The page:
I recently read a sales letter from a guy named Ross Browning.
I wanted to share it with you because I really appreciated something cool Ross did with his copy…
He got creative.
Creativity is extremely under-played in copywriting these days. Most of what’s out there is badly written templates that have been recycled over and over and over again.
…But the worst part is the people who use these templates put no effort into making them original. They simply plug in their product name, and publish it to the web.
I say let’em have at it.
Because for those of us who do put effort into creating something unique and original – we get noticed.
When you take the time to craft a unique sales message – just by doing that you’re distinguishing yourself from your competition.
Because they’re probably using worn out templates, or something dull, dry, and frankly, boring.
Now, Ross took a very unique angle on a very old tactic…
The tactic? He held a sale. Nothing original there.
How he did it? Well, that’s another story.
He gave one of the funniest, and most personable, “reasons why” I’ve seen lately.
Here’s what he did…
Ross told the story of his newborn child. And how, when she was born, this teenage girl photographer came and took pictures of the baby with Ross and his wife.
And THEN – the girl left, and came back a little while later with a full slideshow of the pictures on her Macbook, with beautiful, emotional music playing.
…That’s just not fair, if you ask me.
“Get me those pictures!” his wife told him.
So he needed a quick $600. Turns out the teenage girl was quite the saleswoman, and charged quite a fee.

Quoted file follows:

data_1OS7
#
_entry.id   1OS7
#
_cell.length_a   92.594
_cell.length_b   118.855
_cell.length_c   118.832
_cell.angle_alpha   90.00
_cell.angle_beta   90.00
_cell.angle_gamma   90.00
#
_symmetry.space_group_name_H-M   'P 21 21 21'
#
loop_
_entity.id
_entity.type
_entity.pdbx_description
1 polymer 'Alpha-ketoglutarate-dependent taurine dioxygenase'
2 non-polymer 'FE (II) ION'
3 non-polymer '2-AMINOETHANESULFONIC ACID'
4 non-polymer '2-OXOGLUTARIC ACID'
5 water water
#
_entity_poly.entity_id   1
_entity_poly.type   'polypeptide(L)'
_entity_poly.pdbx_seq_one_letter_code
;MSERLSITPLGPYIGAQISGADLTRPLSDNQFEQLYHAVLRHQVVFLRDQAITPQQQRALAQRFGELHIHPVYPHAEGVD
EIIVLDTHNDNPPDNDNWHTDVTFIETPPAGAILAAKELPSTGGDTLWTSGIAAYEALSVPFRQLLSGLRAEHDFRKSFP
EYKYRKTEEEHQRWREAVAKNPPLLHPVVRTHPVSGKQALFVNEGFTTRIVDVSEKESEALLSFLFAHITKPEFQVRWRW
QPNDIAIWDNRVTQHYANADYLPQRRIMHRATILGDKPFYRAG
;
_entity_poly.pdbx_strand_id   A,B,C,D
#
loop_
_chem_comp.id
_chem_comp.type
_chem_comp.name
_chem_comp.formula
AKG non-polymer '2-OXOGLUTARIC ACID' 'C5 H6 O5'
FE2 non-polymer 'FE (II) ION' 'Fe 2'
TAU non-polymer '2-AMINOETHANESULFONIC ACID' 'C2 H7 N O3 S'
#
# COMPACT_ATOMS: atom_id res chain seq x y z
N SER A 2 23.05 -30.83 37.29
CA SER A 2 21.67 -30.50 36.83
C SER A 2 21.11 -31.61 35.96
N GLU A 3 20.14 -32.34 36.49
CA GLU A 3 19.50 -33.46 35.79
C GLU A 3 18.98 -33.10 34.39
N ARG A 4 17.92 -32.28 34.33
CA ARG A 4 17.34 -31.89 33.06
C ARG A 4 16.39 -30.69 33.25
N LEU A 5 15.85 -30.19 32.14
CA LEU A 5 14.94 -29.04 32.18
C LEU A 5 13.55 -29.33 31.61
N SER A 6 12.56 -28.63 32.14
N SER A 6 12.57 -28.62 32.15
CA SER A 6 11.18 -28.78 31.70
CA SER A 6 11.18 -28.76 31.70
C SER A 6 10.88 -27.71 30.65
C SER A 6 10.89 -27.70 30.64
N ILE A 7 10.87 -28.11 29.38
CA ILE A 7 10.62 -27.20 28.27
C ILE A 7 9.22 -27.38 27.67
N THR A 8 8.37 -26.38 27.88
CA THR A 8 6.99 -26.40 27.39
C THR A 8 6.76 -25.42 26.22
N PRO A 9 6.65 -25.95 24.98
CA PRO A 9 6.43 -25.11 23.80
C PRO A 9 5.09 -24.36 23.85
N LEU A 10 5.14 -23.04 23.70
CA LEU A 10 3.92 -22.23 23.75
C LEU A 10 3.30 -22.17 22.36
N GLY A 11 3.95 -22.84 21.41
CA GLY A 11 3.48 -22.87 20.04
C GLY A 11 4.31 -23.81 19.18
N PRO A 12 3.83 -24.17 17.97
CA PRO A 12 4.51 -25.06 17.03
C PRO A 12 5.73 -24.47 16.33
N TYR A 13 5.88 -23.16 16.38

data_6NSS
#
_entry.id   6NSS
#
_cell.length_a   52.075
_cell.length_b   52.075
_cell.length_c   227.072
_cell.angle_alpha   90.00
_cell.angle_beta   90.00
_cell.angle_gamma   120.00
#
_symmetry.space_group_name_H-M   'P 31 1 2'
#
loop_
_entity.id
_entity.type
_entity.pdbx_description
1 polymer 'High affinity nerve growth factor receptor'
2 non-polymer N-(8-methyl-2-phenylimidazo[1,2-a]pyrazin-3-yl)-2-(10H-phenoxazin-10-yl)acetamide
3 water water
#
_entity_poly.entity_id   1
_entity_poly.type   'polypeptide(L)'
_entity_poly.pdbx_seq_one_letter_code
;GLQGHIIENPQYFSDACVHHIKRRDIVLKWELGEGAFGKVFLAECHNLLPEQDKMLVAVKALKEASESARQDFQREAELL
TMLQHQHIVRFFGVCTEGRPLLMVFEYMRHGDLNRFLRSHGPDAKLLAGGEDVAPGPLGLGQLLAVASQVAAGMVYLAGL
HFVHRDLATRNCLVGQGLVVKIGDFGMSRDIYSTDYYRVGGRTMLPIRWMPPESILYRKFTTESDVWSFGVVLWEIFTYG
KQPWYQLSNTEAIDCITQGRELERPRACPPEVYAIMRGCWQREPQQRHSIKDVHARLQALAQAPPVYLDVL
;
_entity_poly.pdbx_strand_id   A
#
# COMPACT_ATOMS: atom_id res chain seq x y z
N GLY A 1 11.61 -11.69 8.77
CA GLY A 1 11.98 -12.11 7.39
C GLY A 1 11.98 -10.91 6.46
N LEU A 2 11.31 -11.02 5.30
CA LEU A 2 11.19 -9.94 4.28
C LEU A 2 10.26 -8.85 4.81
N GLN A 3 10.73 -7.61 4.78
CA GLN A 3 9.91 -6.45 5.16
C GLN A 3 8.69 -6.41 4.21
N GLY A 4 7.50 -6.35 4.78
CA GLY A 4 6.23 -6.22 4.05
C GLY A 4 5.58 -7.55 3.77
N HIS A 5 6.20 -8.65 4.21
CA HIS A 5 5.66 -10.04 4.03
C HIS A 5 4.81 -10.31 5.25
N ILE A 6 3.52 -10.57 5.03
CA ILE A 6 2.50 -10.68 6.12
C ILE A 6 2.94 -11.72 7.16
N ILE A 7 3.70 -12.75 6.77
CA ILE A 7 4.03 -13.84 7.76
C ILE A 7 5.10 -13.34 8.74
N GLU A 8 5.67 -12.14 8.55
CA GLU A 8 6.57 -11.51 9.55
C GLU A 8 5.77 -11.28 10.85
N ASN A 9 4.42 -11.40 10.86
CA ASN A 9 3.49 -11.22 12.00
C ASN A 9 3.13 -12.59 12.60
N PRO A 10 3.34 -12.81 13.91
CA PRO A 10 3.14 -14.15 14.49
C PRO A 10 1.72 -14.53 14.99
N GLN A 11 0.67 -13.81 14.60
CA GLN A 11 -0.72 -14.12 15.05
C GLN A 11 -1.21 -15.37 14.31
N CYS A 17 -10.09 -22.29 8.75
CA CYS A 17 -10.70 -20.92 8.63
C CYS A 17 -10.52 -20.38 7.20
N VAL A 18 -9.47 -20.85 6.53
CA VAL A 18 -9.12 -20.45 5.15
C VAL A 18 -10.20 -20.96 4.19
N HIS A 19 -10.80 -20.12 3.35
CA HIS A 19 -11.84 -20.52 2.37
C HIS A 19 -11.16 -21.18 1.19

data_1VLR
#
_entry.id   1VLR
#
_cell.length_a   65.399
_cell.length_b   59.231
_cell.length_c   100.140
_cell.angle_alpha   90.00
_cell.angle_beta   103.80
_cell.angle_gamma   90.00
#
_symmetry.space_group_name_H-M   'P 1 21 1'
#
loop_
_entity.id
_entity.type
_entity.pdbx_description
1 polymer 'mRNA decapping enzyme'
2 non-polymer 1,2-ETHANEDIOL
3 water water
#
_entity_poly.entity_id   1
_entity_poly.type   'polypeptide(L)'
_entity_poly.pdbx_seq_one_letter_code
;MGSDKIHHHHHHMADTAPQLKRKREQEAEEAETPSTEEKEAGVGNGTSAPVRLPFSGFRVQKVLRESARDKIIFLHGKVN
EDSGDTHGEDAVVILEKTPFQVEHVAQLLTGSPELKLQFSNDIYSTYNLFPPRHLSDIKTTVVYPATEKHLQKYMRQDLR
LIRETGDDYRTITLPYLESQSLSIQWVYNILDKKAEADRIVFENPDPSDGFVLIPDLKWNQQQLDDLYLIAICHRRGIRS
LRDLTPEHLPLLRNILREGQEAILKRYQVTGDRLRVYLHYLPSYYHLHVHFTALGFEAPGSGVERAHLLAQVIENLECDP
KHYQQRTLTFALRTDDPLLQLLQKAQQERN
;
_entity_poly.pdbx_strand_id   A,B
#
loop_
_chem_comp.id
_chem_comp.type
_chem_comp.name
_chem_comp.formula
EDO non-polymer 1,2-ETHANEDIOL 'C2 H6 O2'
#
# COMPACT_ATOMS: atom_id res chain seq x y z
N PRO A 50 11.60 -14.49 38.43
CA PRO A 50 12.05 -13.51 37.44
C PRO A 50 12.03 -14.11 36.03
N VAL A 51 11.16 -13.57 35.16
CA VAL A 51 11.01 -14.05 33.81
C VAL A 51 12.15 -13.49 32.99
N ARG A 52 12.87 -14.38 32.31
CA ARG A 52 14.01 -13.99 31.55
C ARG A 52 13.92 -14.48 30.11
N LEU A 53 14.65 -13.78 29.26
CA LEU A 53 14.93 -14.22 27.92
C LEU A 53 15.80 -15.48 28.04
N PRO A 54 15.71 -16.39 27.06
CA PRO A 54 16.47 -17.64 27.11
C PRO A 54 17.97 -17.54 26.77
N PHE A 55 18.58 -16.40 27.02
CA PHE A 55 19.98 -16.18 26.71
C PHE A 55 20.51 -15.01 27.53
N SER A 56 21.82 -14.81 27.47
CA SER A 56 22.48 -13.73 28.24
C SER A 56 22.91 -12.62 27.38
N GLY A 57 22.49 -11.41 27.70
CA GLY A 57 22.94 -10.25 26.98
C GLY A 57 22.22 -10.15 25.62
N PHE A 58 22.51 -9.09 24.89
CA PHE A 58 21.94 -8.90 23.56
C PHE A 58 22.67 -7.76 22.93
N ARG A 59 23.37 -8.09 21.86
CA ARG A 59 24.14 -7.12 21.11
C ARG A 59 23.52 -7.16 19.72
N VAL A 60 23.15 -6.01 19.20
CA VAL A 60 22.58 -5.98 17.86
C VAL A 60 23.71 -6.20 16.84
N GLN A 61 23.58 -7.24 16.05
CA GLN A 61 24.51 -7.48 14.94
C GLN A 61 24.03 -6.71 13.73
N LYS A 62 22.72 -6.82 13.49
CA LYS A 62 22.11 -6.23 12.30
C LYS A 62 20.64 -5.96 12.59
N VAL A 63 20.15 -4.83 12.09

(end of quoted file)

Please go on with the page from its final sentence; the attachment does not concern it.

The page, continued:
So to get that $600, he was holding a sale.
Pretty cool, right?
However, taking just a few minutes to come up with a good “reason why” makes such a drastic difference. You could really relate to Ross’s message, and you wanted to help the guy out!
Especially the parents out there. I’m sure they went bonkers over that letter.
Let’s check out another example…
One of my favorite copywriters of all time, Gary Halbert, was once asked by a friend of his…
“Gary, I want to get a book on copywriting today. What should I get?”
Gary thought a moment, and then handed him his favorite novel.
“What’s this?” the guy asked.
And then Gary said something like, “You’ll get more out of reading master storytellers than you ever will reading a ‘how to’ book on copywriting. After all, copywriting is storytelling, and that guy has it down like no other.”
So… If one of the most renowned copywriters of all time is urging us to use creative story telling in our writing… We probably should, right?
What’s your take on all this?